As apartheid fell, I saw Mr Nelson Mandela more and more in the local and international news. It really was an awakening because South Africans finally started to take notice of the gross human rights violations that were taking place all around us. Many of us read ‘A Long Walk to Freedom’ and it expanded our consciousness about what was right and wrong in the history of this amazing country. Prior to 1994, the media portrayal of the country’s reality was either intended to incite violence or skew the truth. The end of apartheid also meant that economic opportunities finally opened up for all citizens.

 

Long_Walk_to_Freedom

As jobs opportunities presented more options, many moved from the comfort of Indian-Durban to the cosmopolitan cities of Cape Town and Johannesburg.  Johannesburg is known as the ‘New York of Africa’ because it has become a melting pot of cultures.  This city is the powerhouse of the continent and a place where everyone learns about one anothers’ traditions.

 

Globalization has the power to create conflict when it challenges traditions such as the food we eat, or the music we listen to. Western influences are strong throughout the world and in some respects, this loggerheads with ancient practices and rituals. There comes a time when one chooses a Tamil song over the latest house track, and when the deep thuds of the thabla resonate with our spirits. Even though many South Africans from my generation do not speak Tamil, we are still connected to the rhythm of the language because there is a strong realization that we can have the best of BOTH worlds. We can truly enjoy the luxuries of being African and still appreciate our Tamil-ness. It’s been 157 years since the first ship arrived on the shores of South Africa. Our hearts are will be connected to this sharply misunderstood continent we call home for many generations.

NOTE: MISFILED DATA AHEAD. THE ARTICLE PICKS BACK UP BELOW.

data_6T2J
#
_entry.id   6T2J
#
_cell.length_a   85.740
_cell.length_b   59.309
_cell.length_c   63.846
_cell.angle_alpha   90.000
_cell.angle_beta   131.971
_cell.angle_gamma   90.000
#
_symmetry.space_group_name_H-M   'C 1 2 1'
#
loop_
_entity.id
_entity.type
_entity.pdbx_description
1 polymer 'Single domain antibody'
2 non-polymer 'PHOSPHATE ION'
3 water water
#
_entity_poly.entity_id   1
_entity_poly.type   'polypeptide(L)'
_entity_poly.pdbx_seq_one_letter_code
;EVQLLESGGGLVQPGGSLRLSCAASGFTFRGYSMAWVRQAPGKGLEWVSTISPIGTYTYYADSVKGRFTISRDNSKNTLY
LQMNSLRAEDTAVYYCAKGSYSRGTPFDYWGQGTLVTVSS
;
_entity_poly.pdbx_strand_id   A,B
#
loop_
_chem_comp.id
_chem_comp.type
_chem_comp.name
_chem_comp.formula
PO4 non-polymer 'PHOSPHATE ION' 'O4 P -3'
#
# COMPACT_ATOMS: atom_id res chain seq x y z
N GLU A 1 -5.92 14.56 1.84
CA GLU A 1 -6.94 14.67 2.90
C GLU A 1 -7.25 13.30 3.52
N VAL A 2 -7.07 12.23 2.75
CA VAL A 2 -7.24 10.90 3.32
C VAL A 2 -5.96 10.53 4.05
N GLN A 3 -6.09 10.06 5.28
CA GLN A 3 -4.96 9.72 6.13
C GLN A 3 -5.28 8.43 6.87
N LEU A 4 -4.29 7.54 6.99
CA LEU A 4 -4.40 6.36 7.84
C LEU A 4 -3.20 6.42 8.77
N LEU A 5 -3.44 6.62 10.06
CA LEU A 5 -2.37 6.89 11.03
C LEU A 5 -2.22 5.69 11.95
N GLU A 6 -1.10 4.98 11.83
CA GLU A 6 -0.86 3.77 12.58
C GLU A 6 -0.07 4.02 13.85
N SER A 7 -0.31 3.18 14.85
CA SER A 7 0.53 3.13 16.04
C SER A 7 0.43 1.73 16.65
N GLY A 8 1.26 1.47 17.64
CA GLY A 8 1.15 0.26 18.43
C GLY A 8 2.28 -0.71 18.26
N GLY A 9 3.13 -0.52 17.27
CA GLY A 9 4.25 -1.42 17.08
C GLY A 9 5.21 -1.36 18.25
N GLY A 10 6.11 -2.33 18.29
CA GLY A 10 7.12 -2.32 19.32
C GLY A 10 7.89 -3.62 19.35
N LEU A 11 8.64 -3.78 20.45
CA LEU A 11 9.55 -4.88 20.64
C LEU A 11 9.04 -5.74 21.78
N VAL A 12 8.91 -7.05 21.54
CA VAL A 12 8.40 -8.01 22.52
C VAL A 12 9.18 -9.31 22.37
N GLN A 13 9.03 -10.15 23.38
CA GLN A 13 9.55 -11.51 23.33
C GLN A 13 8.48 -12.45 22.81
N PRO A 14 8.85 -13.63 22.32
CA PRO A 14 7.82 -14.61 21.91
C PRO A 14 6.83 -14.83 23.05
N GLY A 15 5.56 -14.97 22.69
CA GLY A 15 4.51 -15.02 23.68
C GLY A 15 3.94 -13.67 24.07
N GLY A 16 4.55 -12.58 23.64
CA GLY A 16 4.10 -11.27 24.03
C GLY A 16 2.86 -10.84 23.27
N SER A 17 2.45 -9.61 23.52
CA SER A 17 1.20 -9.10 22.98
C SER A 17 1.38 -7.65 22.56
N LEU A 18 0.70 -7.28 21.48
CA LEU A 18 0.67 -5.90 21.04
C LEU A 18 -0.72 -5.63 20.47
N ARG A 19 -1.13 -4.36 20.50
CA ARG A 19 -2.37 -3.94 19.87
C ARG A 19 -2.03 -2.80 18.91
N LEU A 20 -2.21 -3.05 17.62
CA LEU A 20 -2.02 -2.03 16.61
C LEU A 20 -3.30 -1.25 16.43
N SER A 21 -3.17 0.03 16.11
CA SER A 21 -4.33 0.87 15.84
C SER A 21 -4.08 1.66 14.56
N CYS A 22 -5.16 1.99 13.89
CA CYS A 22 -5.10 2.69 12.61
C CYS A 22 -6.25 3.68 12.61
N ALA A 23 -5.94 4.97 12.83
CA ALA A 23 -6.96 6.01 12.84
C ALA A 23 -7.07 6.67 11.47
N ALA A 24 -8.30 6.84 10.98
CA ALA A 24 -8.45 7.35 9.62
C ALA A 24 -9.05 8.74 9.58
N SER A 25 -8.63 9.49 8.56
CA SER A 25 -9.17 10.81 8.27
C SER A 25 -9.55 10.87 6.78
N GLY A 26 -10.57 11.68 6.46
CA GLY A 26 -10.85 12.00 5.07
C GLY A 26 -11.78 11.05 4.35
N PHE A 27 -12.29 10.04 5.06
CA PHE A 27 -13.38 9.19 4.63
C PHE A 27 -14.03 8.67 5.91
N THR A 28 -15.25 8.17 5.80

Related articles:

The Porridge People of South Africa

The Great South African Ayas

To share your Tamil South African story please contact Nirvani Pillay on nirvanip@gmail.com
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Author

Nirvani Pillay

Nirvani Pillay

Nirvani was born in South Africa; a fourth generation of Tamil origin. She moved from Durban to Johannesburg as a young adult and joined an eco-tourism company where she now works as the PR manager. She has a BBA degree in marketing from the Institute of Marketing Management, and is currently completing her Honours in Marketing Management. She has travelled extensively throughout southern Africa, including some parts of Europe and Asia. Nirvani’s interests include wildlife conservation, Anglo-Indian literature and art. She feels that nothing compares to watching a great African sunset with a glass of fine wine in hand.